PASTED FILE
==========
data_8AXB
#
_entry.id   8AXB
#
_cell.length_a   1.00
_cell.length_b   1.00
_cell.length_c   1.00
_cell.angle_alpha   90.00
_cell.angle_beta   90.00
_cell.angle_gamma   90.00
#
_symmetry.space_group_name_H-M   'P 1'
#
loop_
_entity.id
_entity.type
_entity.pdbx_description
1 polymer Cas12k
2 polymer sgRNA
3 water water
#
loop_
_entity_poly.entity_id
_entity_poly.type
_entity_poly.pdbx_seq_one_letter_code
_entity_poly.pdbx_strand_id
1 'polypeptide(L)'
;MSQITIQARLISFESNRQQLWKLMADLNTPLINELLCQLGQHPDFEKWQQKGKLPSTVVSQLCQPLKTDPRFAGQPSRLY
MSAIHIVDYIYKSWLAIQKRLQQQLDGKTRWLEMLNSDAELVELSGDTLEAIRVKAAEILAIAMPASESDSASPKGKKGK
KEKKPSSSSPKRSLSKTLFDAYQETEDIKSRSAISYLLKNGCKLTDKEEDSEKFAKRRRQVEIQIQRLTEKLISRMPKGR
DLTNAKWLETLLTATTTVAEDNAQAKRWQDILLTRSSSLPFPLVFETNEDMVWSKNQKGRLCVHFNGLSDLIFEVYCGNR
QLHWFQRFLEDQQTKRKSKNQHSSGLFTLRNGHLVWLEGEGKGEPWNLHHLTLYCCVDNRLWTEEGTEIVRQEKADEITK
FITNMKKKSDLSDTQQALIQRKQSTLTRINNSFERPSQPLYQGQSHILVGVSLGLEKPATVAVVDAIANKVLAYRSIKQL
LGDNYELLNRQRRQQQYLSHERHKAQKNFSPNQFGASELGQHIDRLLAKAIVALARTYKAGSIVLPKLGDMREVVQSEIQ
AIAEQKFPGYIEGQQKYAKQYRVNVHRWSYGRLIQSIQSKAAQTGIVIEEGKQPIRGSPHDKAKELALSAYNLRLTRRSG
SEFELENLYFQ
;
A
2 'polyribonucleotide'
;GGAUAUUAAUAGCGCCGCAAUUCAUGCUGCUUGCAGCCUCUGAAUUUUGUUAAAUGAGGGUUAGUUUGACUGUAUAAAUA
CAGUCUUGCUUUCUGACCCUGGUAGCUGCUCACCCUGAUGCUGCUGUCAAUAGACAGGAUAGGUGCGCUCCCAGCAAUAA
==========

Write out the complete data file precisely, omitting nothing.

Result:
data_8AXB
#
_entry.id   8AXB
#
_cell.length_a   1.00
_cell.length_b   1.00
_cell.length_c   1.00
_cell.angle_alpha   90.00
_cell.angle_beta   90.00
_cell.angle_gamma   90.00
#
_symmetry.space_group_name_H-M   'P 1'
#
loop_
_entity.id
_entity.type
_entity.pdbx_description
1 polymer Cas12k
2 polymer sgRNA
3 water water
#
loop_
_entity_poly.entity_id
_entity_poly.type
_entity_poly.pdbx_seq_one_letter_code
_entity_poly.pdbx_strand_id
1 'polypeptide(L)'
;MSQITIQARLISFESNRQQLWKLMADLNTPLINELLCQLGQHPDFEKWQQKGKLPSTVVSQLCQPLKTDPRFAGQPSRLY
MSAIHIVDYIYKSWLAIQKRLQQQLDGKTRWLEMLNSDAELVELSGDTLEAIRVKAAEILAIAMPASESDSASPKGKKGK
KEKKPSSSSPKRSLSKTLFDAYQETEDIKSRSAISYLLKNGCKLTDKEEDSEKFAKRRRQVEIQIQRLTEKLISRMPKGR
DLTNAKWLETLLTATTTVAEDNAQAKRWQDILLTRSSSLPFPLVFETNEDMVWSKNQKGRLCVHFNGLSDLIFEVYCGNR
QLHWFQRFLEDQQTKRKSKNQHSSGLFTLRNGHLVWLEGEGKGEPWNLHHLTLYCCVDNRLWTEEGTEIVRQEKADEITK
FITNMKKKSDLSDTQQALIQRKQSTLTRINNSFERPSQPLYQGQSHILVGVSLGLEKPATVAVVDAIANKVLAYRSIKQL
LGDNYELLNRQRRQQQYLSHERHKAQKNFSPNQFGASELGQHIDRLLAKAIVALARTYKAGSIVLPKLGDMREVVQSEIQ
AIAEQKFPGYIEGQQKYAKQYRVNVHRWSYGRLIQSIQSKAAQTGIVIEEGKQPIRGSPHDKAKELALSAYNLRLTRRSG
SEFELENLYFQ
;
A
2 'polyribonucleotide'
;GGAUAUUAAUAGCGCCGCAAUUCAUGCUGCUUGCAGCCUCUGAAUUUUGUUAAAUGAGGGUUAGUUUGACUGUAUAAAUA
CAGUCUUGCUUUCUGACCCUGGUAGCUGCUCACCCUGAUGCUGCUGUCAAUAGACAGGAUAGGUGCGCUCCCAGCAAUAA